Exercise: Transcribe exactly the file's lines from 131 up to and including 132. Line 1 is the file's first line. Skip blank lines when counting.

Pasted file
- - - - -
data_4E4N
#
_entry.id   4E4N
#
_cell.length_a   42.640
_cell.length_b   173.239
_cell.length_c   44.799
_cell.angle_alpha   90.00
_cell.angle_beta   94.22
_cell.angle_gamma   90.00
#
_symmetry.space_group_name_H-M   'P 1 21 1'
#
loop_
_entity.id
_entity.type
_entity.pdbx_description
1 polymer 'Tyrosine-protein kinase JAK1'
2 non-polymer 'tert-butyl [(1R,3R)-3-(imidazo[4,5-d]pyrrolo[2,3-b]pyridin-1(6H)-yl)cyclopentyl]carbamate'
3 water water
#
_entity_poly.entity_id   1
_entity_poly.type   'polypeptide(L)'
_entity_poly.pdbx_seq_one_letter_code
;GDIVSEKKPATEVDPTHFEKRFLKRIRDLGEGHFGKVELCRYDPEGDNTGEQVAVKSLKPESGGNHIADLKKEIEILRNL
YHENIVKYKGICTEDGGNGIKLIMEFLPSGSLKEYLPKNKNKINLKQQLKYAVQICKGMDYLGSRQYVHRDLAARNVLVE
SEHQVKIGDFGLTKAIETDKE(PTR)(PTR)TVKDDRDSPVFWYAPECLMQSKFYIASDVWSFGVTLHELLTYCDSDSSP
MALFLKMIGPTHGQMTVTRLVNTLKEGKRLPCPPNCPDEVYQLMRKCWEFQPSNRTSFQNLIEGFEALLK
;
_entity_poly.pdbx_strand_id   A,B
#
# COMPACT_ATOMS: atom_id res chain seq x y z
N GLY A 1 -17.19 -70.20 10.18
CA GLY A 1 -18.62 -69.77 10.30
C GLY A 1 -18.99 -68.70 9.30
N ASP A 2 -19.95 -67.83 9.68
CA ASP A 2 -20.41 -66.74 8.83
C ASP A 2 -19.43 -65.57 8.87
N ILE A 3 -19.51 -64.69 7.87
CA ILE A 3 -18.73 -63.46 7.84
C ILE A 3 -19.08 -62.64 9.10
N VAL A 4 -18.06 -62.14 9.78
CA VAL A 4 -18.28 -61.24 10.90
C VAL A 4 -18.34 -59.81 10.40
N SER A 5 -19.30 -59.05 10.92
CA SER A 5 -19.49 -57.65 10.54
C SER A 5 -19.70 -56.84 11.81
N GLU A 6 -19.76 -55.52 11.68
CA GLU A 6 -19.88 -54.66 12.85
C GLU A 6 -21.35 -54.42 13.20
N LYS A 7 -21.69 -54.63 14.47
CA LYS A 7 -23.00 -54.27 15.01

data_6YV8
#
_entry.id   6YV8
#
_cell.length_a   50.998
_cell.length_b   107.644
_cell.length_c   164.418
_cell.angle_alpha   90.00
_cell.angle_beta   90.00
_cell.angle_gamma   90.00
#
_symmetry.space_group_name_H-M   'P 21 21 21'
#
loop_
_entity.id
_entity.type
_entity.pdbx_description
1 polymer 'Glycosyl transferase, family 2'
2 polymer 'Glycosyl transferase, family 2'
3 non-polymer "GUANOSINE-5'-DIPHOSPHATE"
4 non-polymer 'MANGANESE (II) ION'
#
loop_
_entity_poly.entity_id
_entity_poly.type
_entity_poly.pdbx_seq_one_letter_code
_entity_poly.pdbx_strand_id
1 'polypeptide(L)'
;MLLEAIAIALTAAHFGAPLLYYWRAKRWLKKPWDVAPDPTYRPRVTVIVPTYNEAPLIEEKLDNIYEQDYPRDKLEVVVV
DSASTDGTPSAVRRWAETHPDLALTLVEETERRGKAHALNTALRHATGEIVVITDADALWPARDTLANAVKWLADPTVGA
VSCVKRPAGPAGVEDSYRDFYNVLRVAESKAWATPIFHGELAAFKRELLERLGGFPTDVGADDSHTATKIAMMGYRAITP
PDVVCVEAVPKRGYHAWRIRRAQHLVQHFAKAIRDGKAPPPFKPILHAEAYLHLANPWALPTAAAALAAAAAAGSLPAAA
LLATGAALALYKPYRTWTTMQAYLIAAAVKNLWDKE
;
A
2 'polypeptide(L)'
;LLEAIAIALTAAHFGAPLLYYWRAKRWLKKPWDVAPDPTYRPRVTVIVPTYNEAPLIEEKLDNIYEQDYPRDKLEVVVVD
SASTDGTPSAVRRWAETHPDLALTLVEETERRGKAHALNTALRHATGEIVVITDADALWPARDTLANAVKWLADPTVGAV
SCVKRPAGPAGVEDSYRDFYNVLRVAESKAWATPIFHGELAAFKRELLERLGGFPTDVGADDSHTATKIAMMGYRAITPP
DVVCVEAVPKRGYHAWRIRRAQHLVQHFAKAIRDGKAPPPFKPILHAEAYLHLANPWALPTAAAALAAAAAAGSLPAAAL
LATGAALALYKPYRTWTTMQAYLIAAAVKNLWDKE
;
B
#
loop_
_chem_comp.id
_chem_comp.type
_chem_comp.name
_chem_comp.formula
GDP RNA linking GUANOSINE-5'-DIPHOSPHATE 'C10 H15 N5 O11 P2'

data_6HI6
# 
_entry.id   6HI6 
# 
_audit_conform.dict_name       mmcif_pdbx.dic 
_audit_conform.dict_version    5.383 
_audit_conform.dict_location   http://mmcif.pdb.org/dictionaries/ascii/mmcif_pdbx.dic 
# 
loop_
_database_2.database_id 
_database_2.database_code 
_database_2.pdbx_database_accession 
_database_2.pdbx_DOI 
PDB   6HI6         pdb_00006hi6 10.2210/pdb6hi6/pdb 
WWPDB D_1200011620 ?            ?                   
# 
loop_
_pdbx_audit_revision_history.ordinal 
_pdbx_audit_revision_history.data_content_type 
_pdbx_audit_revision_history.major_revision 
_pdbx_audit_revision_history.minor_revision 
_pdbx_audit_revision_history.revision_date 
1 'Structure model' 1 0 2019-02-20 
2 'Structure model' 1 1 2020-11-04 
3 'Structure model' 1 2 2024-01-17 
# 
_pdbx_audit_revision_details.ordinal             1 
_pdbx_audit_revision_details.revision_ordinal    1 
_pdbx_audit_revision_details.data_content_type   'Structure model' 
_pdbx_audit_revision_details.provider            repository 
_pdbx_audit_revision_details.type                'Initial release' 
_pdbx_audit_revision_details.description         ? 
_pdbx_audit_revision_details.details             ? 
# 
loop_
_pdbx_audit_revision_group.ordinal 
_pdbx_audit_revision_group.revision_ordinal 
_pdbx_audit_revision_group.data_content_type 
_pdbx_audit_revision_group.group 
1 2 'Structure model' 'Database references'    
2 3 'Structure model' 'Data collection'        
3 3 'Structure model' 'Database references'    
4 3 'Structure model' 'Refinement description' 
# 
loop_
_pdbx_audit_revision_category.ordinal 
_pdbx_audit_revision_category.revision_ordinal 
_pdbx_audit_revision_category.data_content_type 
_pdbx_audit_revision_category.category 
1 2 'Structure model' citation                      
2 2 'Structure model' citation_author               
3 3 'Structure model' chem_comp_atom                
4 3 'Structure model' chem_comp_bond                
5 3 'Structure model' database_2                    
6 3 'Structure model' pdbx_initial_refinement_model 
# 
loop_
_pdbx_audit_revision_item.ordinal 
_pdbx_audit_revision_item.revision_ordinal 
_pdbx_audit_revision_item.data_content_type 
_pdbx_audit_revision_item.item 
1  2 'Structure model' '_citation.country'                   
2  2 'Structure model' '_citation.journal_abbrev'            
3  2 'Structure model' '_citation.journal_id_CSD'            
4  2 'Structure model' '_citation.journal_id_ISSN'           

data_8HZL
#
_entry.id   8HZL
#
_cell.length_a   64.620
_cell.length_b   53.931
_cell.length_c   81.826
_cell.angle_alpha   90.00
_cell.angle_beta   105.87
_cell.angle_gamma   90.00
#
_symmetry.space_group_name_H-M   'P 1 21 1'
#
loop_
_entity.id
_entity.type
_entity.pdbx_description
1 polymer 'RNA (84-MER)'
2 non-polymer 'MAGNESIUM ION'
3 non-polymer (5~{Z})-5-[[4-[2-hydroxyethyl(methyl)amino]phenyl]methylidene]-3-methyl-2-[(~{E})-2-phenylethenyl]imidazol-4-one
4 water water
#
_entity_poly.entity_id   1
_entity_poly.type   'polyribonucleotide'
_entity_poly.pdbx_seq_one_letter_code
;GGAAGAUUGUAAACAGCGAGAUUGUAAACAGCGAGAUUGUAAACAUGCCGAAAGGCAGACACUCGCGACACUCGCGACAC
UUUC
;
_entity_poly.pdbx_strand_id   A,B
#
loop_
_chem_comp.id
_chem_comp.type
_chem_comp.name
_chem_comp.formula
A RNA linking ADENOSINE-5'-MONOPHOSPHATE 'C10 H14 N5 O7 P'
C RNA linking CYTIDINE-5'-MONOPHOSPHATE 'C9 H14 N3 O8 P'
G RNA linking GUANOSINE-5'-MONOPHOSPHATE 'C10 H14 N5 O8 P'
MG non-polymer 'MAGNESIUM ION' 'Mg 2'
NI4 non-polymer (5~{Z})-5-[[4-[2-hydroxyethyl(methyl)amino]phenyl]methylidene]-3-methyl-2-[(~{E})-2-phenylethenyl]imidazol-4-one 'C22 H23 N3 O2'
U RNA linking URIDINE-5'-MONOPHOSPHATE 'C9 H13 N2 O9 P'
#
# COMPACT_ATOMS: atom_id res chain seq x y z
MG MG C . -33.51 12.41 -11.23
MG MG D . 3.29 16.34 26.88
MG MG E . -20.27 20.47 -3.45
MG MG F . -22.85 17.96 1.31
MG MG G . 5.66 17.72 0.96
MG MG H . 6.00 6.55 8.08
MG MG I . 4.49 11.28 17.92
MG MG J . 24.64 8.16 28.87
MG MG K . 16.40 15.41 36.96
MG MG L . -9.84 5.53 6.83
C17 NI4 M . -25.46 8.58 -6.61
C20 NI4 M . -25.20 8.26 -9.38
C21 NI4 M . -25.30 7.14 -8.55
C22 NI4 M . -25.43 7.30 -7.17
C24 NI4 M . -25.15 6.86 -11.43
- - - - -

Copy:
_pdbx_audit_revision_details.data_content_type   'Structure model' 
_pdbx_audit_revision_details.provider            repository 